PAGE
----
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October 6th, 2010 / 11:33 am
Mean

pla(y)giarism versus plagiarism

Consider these two texts. The first was published on 28 June 2010 at Everyday Genius, the second was published yesterday at Metazen. The second author is very familiar with the first author.

The first text:

Rip off the wings of dragonflies

Rip off the wings of dragonflies, take their “spines,” their central lengths and a bit of paste, affix them down noses, between the eyes, one per customer. A dream.

The most important thing

The most important thing, about this pen, is to maintain inkflow: (the idea that) the ink must flow and continue flowing, at all times.

A Certain Angle

Remember, he said, when loaning it to me, this pen won’t write unless held at a certain angle.

It is said of the Emperor Fu Kang

“It is said of the Emperor Fu Kang: that He, with eyes unflinching, and a hand at peace, would have His enemies, and He had many, executed by decapitation. Further, that He would have their heads scooped out, embalmed then impregnated with magnet: the cavity that held the brain would be filled with iron, mined in the furthest West. During His ample leisure He enjoyed tossing these magnetized heads at a metallic surface. Actually in later years, with His son gaining influence, His Empire modernizing and so falling to ruin, this metal surface was often the door to an enormous refrigerator, then the largest to be found in the universe (opening it required two teams of oxen and an equator of rope). Inside this fridge the Emperor kept his foodstuffs, luxuriously imported at our expense, at a temperature most appropriate.”

The second text:

Look at the dragonfly

There it is, alighted, I hadn’t prepared before a dragonfly flew through my open window.

What is important?

What is important? I wrote, and then I thought, who wrote that?

An Angle

Over the phone, my father read me a prayer regarding remaining Nothing.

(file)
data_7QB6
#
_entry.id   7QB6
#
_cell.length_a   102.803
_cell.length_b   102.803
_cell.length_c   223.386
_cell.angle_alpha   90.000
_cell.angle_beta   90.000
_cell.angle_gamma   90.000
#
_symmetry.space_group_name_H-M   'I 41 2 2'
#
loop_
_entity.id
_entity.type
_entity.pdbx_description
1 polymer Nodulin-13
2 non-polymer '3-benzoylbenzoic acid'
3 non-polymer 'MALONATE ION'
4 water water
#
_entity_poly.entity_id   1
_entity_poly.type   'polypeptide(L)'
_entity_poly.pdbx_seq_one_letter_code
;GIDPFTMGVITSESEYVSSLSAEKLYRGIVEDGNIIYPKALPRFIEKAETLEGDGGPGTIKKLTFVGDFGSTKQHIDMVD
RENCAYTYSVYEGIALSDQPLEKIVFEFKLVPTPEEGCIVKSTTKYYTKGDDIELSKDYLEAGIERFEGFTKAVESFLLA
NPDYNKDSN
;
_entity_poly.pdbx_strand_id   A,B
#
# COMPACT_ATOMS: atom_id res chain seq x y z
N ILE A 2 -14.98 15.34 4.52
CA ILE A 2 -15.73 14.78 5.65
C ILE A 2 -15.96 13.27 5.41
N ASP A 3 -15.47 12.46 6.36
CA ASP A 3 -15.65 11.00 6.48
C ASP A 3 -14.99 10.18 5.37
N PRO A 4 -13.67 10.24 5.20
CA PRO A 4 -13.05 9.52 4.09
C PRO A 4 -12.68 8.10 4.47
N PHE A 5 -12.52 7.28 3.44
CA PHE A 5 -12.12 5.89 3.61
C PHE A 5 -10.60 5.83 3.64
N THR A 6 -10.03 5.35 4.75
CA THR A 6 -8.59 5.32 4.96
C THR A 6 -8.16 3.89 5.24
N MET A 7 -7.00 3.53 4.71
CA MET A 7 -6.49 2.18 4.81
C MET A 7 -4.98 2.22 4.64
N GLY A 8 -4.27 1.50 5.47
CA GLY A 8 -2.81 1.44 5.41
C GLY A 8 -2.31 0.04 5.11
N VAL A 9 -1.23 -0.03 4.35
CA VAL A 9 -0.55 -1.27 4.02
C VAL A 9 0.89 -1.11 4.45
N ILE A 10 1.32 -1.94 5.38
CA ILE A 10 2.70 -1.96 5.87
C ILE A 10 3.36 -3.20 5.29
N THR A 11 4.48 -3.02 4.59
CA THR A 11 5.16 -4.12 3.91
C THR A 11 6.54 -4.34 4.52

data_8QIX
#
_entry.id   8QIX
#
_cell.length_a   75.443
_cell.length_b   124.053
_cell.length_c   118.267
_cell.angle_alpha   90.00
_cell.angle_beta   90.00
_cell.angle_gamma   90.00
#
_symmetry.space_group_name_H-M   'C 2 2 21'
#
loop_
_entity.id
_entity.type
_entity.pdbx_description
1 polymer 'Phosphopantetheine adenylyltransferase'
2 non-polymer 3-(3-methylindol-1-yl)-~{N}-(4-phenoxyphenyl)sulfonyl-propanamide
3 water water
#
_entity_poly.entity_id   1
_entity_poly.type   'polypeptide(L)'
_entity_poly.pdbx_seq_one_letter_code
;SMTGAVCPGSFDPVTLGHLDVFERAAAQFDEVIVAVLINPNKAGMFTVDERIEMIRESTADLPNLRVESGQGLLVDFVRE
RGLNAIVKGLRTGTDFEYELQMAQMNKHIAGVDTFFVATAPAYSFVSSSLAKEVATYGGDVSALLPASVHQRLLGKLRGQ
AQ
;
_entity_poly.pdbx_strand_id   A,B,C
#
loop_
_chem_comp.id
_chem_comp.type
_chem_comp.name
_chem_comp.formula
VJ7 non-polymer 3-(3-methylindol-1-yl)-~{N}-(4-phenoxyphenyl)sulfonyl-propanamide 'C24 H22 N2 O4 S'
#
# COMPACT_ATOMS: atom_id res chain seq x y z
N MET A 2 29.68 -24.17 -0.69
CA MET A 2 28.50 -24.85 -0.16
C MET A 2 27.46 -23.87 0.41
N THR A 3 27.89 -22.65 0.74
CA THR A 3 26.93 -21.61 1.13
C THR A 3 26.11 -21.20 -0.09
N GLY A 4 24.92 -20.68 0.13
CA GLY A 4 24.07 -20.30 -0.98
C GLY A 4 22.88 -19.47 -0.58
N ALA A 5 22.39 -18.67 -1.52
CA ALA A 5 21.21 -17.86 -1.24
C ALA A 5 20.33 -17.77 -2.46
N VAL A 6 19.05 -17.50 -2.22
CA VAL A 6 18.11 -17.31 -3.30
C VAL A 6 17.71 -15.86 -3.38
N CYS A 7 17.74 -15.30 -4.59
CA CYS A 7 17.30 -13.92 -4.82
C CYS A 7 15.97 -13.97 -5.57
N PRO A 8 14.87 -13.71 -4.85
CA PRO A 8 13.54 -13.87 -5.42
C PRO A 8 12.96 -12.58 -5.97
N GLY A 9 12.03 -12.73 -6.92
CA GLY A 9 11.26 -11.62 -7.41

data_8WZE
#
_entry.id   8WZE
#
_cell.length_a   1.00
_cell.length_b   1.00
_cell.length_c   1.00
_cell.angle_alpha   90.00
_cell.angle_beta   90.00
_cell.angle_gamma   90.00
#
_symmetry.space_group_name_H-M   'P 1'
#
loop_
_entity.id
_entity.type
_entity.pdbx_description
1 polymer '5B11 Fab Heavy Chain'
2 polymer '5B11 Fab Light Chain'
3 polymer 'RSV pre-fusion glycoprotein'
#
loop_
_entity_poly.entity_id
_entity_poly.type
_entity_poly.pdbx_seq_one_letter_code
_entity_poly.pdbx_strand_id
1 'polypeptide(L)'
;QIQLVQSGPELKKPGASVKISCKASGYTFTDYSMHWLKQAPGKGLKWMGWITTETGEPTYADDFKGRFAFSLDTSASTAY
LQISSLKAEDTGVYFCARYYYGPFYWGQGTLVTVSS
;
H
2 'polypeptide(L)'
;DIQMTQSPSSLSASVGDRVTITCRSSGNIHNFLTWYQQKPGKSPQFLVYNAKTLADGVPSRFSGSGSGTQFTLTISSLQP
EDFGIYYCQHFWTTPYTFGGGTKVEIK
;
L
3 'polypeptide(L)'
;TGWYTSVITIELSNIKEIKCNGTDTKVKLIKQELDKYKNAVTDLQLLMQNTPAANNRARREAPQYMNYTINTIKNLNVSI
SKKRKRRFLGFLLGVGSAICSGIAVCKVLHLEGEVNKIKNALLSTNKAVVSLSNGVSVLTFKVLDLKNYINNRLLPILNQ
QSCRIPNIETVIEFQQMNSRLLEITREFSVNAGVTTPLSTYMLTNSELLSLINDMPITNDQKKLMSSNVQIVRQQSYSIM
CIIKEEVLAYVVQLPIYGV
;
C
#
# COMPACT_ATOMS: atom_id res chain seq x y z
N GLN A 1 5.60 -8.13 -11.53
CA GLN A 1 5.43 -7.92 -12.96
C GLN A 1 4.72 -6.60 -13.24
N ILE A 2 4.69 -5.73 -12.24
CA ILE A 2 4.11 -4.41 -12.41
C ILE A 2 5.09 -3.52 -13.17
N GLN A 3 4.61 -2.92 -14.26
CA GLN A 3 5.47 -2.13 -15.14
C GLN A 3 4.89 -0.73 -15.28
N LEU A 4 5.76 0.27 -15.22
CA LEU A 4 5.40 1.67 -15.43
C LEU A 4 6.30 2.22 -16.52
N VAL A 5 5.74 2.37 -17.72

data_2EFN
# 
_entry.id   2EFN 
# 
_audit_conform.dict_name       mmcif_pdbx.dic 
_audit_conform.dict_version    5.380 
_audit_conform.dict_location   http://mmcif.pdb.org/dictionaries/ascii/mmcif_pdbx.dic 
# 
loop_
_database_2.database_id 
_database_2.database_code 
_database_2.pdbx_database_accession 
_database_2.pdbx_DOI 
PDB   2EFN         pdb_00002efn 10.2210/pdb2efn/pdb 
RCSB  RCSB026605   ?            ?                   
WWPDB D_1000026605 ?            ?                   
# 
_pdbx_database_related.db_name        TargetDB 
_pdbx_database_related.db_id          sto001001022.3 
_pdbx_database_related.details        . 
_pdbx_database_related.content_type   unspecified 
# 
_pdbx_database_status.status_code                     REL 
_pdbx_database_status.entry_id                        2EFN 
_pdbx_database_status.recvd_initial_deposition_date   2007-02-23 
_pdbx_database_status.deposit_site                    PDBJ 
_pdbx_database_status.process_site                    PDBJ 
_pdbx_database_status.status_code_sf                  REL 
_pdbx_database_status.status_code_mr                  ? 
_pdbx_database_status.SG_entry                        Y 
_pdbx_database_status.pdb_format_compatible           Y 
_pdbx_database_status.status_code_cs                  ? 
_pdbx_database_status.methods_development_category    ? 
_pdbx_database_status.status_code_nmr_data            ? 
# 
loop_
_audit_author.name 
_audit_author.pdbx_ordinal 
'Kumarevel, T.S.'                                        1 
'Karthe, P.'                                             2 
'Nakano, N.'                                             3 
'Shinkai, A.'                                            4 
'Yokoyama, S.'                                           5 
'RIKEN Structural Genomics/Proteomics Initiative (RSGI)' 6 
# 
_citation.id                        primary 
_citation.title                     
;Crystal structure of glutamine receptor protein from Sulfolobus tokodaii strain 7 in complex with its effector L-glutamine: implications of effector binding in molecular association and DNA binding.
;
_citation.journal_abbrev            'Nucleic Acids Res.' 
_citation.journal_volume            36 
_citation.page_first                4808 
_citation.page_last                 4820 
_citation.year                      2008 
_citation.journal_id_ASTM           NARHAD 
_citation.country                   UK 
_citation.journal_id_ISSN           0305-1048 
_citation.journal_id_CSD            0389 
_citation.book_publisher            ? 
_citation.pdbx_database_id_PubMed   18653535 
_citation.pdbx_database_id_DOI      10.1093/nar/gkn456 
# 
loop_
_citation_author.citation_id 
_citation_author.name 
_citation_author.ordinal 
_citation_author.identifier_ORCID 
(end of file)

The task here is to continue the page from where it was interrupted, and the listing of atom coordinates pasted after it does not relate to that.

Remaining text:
It is said of the 8th Dalai Lama

“It is said of the 8th Dalai Lama, Jamphel Gyatso: that he, upon the invasion of Tibet by Nepalese forces, escaped, and appealed to the Chinese government for help. And the Qianlong Emperor appointed Fu Kang’an commander-in-chief of a military strike against Nepal. And Fu Kang’an liberated Tibet and pushed back the Nepalese forces. The 8th Dalai Lama was said to sit in his bedroom daily, imagining the fighting and feeling gratitude for Fu Kang’an’s generosity. He tried to imagine the mind of a commander-in-chief, or of anyone who would fight to the death, who would kill others in the name of something. And the 8th Dalai Lama sat, and he sat, and he sat.”

Lance Olsen coined the term pla(y)giarism, which he’d playgiarized from Raymond Federman, but whatever way it’s spelled, it’s basically a clever name for appropriation. Back in the day, I used to teach pla(y)giarism to my fiction workshops. I used to make them appropriate texts.

But where does appropriation end and plagiarism begin? It would be one thing if second author had acknowledged the first author in the publication, but he doesn’t. And I’m not sure it would’ve mattered anyway.

OED says plagiarism is: The action or practice of taking someone else’s work, idea, etc., and passing it off as one’s own; literary theft.

Appropriation is: Art (orig. U.S.). The practice or technique of reworking the images or styles contained in earlier works of art, esp. (in later use) in order to provoke critical re-evaluation of well-known pieces by presenting them in new contexts, or to challenge notions of individual creativity or authenticity in art.

I have to be honest: I used to be a big fan of appropriation/pla(y)giarism, whatever. I generated at least two mss through appropriation, but my original sources were always acknowledged/given credit. I “provoke[d] critical re-evaluation of well-known pieces by presenting them in new contexts.”

The difference between appropriation and plagiarism is more than simple acknowledgement. Would it have made a dime of difference if the second had acknowledged the first? Doubtful. I’d still think he’s a hack. That’s about as generous as I can be. (AMENDMENT: I apologize for calling Stephen a hack. It was not personal, and I immediately regretted it. I even sent Stephen an apologizing email.)

Last year, I invited Josh Cohen to read at my school. (Yes, I’ve quoted him twice in one post.) During a public conversation about reading, writing, and publishing, we argued about appropriation. He said appropriation is lazy. I argued for its possibilities, its potentialities, it could be a way of “paying homage” while challenging the original, etc. Now, I agree with him.

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